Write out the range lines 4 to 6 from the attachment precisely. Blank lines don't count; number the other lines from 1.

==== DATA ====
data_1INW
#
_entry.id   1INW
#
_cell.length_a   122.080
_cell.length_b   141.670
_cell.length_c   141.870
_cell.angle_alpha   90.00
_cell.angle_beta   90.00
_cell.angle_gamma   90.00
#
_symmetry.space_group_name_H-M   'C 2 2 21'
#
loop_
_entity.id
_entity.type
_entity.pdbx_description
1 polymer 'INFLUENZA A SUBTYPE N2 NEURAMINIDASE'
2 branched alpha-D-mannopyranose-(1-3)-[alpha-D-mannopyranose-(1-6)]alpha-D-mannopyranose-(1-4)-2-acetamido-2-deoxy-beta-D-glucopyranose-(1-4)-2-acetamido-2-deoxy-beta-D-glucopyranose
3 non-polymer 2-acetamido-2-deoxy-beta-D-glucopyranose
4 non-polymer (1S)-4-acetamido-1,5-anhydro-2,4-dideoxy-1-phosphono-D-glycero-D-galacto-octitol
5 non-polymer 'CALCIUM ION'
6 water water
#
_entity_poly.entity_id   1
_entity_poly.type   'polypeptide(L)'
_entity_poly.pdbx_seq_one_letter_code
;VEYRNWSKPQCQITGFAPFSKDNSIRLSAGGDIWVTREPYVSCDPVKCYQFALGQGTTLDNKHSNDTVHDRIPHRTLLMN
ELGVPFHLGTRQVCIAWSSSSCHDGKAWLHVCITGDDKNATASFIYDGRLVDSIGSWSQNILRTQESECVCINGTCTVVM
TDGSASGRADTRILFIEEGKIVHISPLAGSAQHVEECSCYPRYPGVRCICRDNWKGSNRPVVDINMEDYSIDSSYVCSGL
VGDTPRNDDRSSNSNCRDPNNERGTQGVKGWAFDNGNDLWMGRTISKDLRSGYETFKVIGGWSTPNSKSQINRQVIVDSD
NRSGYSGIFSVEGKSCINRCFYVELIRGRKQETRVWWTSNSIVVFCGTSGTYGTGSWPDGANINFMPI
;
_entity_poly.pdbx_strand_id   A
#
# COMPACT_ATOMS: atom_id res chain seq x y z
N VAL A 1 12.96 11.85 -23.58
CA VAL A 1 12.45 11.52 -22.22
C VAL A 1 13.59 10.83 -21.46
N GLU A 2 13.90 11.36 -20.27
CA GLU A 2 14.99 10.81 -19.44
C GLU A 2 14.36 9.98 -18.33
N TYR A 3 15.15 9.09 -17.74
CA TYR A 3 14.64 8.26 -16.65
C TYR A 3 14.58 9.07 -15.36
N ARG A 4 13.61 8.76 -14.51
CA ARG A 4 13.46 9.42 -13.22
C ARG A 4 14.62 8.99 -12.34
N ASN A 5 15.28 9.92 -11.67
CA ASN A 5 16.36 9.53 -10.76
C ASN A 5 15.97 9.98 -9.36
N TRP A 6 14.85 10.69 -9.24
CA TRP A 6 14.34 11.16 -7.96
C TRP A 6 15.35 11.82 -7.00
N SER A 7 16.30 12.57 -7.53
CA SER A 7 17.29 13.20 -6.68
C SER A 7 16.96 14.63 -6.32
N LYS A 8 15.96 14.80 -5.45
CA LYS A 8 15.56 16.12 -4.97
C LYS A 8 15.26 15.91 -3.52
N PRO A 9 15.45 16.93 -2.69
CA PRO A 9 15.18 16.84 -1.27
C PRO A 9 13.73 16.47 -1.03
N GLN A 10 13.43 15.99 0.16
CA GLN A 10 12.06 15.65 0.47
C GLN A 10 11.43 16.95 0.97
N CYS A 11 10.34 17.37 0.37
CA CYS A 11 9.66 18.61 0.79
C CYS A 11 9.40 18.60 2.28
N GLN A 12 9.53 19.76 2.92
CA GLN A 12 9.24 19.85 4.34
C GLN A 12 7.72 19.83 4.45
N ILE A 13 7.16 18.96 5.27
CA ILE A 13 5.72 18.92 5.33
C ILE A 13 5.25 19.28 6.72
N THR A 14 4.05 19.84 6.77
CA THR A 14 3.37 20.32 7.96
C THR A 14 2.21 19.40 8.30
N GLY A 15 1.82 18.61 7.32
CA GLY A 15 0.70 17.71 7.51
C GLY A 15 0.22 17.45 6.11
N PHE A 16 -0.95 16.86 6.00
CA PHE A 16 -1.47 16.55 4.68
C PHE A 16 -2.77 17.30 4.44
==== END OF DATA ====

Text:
#
_cell.length_a   122.080
_cell.length_b   141.670